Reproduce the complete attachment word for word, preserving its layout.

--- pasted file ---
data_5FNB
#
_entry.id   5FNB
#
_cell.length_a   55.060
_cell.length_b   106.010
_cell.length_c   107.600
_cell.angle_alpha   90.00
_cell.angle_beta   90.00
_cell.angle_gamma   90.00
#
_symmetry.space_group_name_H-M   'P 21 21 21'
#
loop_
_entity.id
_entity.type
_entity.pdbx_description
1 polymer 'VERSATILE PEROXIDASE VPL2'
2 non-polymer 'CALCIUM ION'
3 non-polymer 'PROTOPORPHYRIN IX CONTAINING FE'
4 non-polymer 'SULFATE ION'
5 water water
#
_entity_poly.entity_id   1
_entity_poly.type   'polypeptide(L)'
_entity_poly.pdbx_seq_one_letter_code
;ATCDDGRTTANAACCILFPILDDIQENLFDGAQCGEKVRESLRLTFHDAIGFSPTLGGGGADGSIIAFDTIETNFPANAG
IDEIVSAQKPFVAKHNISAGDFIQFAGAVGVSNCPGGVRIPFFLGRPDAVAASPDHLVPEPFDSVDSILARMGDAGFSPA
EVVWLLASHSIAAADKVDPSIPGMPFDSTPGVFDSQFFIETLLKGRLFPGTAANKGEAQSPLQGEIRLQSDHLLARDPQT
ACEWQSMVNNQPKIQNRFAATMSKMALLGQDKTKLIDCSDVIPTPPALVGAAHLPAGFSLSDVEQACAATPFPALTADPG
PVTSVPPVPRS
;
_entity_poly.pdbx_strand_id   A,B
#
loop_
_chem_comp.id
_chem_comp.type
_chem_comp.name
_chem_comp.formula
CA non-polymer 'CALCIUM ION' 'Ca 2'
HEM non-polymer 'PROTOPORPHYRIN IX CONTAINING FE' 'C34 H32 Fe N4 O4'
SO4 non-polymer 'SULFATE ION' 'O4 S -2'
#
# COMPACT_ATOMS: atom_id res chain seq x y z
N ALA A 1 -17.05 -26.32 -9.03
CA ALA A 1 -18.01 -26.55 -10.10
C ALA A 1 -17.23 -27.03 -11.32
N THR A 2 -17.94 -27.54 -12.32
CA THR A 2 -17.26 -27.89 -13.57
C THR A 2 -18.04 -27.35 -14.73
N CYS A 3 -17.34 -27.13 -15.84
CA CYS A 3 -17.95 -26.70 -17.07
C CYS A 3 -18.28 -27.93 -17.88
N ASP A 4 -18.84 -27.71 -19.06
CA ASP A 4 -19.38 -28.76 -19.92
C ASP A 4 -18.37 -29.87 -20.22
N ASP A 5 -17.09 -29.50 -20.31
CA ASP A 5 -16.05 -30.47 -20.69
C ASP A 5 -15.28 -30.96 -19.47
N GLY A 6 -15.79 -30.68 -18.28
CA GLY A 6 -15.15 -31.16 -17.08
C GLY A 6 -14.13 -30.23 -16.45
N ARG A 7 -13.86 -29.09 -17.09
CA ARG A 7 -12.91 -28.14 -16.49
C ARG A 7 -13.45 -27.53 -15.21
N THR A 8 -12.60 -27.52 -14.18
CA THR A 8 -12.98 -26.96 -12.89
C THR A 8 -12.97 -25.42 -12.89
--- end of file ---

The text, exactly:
data_5FNB
#
_entry.id   5FNB
#
_cell.length_a   55.060
_cell.length_b   106.010
_cell.length_c   107.600
_cell.angle_alpha   90.00
_cell.angle_beta   90.00
_cell.angle_gamma   90.00
#
_symmetry.space_group_name_H-M   'P 21 21 21'
#
loop_
_entity.id
_entity.type
_entity.pdbx_description
1 polymer 'VERSATILE PEROXIDASE VPL2'
2 non-polymer 'CALCIUM ION'
3 non-polymer 'PROTOPORPHYRIN IX CONTAINING FE'
4 non-polymer 'SULFATE ION'
5 water water
#
_entity_poly.entity_id   1
_entity_poly.type   'polypeptide(L)'
_entity_poly.pdbx_seq_one_letter_code
;ATCDDGRTTANAACCILFPILDDIQENLFDGAQCGEKVRESLRLTFHDAIGFSPTLGGGGADGSIIAFDTIETNFPANAG
IDEIVSAQKPFVAKHNISAGDFIQFAGAVGVSNCPGGVRIPFFLGRPDAVAASPDHLVPEPFDSVDSILARMGDAGFSPA
EVVWLLASHSIAAADKVDPSIPGMPFDSTPGVFDSQFFIETLLKGRLFPGTAANKGEAQSPLQGEIRLQSDHLLARDPQT
ACEWQSMVNNQPKIQNRFAATMSKMALLGQDKTKLIDCSDVIPTPPALVGAAHLPAGFSLSDVEQACAATPFPALTADPG
PVTSVPPVPRS
;
_entity_poly.pdbx_strand_id   A,B
#
loop_
_chem_comp.id
_chem_comp.type
_chem_comp.name
_chem_comp.formula
CA non-polymer 'CALCIUM ION' 'Ca 2'
HEM non-polymer 'PROTOPORPHYRIN IX CONTAINING FE' 'C34 H32 Fe N4 O4'
SO4 non-polymer 'SULFATE ION' 'O4 S -2'
#
# COMPACT_ATOMS: atom_id res chain seq x y z
N ALA A 1 -17.05 -26.32 -9.03
CA ALA A 1 -18.01 -26.55 -10.10
C ALA A 1 -17.23 -27.03 -11.32
N THR A 2 -17.94 -27.54 -12.32
CA THR A 2 -17.26 -27.89 -13.57
C THR A 2 -18.04 -27.35 -14.73
N CYS A 3 -17.34 -27.13 -15.84
CA CYS A 3 -17.95 -26.70 -17.07
C CYS A 3 -18.28 -27.93 -17.88
N ASP A 4 -18.84 -27.71 -19.06
CA ASP A 4 -19.38 -28.76 -19.92
C ASP A 4 -18.37 -29.87 -20.22
N ASP A 5 -17.09 -29.50 -20.31
CA ASP A 5 -16.05 -30.47 -20.69
C ASP A 5 -15.28 -30.96 -19.47
N GLY A 6 -15.79 -30.68 -18.28
CA GLY A 6 -15.15 -31.16 -17.08
C GLY A 6 -14.13 -30.23 -16.45
N ARG A 7 -13.86 -29.09 -17.09
CA ARG A 7 -12.91 -28.14 -16.49
C ARG A 7 -13.45 -27.53 -15.21
N THR A 8 -12.60 -27.52 -14.18
CA THR A 8 -12.98 -26.96 -12.89
C THR A 8 -12.97 -25.42 -12.89